In what may be a resounding echo of March 2006, moments ago the New York Superintendent of Financial Services said that Ocwen had engaged in abuses that could potentially harm hundreds of thousands of borrowers. As AP reports, the state regulator issued a letter Tuesday to Ocwen Financial Corp., documenting the same kinds of suspicious actions that worsened the housing crisis and the Great Recession.
The Magic Number Is Revealed: It Costs Central Banks $200 Billion Per Quarter To Avoid A Market CrashSubmitted by Tyler Durden on 10/21/2014 12:58 -0400
"For over a year now, central banks have quietly being reducing their support. As Figure 7 shows, much of this is down to the Fed, but the contraction in the ECB’s balance sheet has also been significant. Seen from this perspective, a negative reaction in markets was long overdue: very roughly, the charts suggest that zero stimulus would be consistent with 50bp widening in investment grade, or a little over a ten percent quarterly drop in equities. Put differently, it takes around $200bn per quarter just to keep markets from selling off."
Fast forward to last night, when instead of the much hoped for Chinese GDP drop - because it would certainly unleash the greatly delayed Chinese liquidity firehose so hoped for by all the BTFDers who need at least once central bailout per day to keep up the charade - China reported GDP which beat expectations, leading to many sad faces on Wall Street, and forcing Reuters to leak the infamous ECB buying corporate bonds article, since refuted, which served as the overnight ramping catalyst. So what is the "explanation" for this unpleasant, for once, economic beat? Why, the weather of course!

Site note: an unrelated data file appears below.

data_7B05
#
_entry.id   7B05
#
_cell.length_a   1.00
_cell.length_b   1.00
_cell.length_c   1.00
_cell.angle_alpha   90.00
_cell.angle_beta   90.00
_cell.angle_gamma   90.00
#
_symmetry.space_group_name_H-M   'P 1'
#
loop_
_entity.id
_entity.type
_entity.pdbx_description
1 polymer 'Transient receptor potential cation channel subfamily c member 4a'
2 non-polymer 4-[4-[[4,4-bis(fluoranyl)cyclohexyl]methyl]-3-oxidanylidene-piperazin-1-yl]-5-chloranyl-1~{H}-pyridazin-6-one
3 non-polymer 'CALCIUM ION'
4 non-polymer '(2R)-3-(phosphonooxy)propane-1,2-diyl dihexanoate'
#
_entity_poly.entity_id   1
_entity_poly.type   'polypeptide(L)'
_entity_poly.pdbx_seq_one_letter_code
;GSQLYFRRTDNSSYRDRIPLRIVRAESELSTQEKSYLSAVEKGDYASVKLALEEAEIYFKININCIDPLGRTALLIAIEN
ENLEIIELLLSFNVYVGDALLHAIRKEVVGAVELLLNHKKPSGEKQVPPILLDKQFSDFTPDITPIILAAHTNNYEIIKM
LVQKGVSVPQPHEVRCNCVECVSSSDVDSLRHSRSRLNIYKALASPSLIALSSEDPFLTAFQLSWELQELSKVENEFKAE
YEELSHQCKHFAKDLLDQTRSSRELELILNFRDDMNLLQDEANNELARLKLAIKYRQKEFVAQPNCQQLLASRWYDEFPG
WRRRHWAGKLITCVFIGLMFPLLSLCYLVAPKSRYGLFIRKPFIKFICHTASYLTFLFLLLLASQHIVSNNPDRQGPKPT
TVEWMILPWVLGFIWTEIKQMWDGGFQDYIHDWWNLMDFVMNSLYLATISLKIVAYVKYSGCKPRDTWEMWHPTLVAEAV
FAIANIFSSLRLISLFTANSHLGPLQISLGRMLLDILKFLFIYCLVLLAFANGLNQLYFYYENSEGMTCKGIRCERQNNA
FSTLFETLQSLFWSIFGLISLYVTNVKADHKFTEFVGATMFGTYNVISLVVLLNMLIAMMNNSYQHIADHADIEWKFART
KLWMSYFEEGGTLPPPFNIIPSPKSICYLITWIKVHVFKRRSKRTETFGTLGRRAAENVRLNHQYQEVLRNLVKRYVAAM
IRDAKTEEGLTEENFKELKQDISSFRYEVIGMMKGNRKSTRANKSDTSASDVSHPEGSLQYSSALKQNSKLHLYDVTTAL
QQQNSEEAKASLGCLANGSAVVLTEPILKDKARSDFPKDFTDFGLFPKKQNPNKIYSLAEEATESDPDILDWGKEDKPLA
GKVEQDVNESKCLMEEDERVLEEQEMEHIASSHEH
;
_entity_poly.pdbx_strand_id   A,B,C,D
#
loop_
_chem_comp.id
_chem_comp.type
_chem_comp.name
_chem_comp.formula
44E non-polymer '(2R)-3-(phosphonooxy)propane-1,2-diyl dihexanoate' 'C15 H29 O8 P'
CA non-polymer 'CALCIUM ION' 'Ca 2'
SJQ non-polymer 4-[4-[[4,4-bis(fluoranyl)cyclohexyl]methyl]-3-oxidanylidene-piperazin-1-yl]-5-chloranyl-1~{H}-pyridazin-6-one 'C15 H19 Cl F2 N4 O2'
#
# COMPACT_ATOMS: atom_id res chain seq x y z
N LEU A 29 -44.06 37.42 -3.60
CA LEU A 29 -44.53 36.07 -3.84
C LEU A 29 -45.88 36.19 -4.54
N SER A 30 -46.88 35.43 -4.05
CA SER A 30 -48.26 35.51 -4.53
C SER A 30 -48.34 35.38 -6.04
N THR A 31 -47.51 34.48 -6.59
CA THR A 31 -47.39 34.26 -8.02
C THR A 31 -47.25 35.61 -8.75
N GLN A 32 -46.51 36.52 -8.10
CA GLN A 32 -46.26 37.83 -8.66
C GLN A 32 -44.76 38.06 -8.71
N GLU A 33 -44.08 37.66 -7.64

As commented previously, the reason for today's 30 point rip in emini futures from the lows hit just 4 hours ago, was a test of the ECB emergency BTFD service, today provided courtesy of Reuters which, just after the European close, gave what is ever more incorrectly called the "market" its dose of upward momentum ignition, when it reported that, in addition to the previously announced "private QE" which includes ABS and covered bond purchases, that Goldman's head of the European central bank would also go ahead and monetize corporate bonds, taking a step even further than the Fed, which at least is confined to public securities, and directly influencing private asset prices.
To get a sense of just how chaotic, unprepared, confused and in a word, clueless the ECB is about just its "private QE", aka purchases of ABS, which should begin in the "next few days" (but certainly don't hold your breath) - let alone the monetization of public sovereign debt - here is Exhibit A. Because if you were confused about what is about to happen, don't worry: it appears the ECB hardly has any idea either, because it was just on October 7 when 40 ABS bonds were dropped from the ECB's "eligible for purchasing" list. And then, just a week later, the ECB changed its mind about changing it mind, and reinstated 19 of the ineligible bonds right back!
"I see deflation flirting with America." Retail sales equals consumer spending equals velocity of money. And unless the money supply is rising, hardly likely in the taper, less spending is deflation by definition. Forget about PMI and all that kind of data, it’s much simpler than that. Central banks can do all kinds of stuff, but they can’t make us spend our money on things we don’t want or need. Let alone make us borrow to do so. And if we don’t, deflation is an inevitable fact. That doesn’t mean prices for some items won’t go up, but that’s not what counts. It’s about how fast we either spend the money we have – if we have any left – or how much we borrow. And if time is money, then borrowed money is borrowed time. So we really shouldn’t.